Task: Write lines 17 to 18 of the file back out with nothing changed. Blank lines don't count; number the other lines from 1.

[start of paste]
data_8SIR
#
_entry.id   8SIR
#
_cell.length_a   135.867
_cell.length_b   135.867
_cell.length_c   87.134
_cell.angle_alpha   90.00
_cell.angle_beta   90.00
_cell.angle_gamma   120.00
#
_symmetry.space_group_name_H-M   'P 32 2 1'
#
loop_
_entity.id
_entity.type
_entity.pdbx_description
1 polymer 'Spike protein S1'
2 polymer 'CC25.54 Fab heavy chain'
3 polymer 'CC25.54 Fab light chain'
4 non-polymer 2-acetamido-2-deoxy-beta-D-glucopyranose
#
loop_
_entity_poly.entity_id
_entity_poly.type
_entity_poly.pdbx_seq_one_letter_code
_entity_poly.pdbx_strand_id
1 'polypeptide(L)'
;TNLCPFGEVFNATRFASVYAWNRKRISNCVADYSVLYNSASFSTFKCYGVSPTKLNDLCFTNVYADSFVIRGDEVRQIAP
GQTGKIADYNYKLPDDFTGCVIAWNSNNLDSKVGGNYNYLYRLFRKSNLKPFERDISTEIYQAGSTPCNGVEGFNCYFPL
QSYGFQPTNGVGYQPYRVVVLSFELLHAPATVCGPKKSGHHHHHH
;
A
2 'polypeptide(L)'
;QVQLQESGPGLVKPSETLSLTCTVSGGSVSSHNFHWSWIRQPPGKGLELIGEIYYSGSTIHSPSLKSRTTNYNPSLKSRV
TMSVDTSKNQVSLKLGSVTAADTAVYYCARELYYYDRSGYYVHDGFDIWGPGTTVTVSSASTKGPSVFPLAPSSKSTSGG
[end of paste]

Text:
_entity.pdbx_description
1 polymer 'Spike protein S1'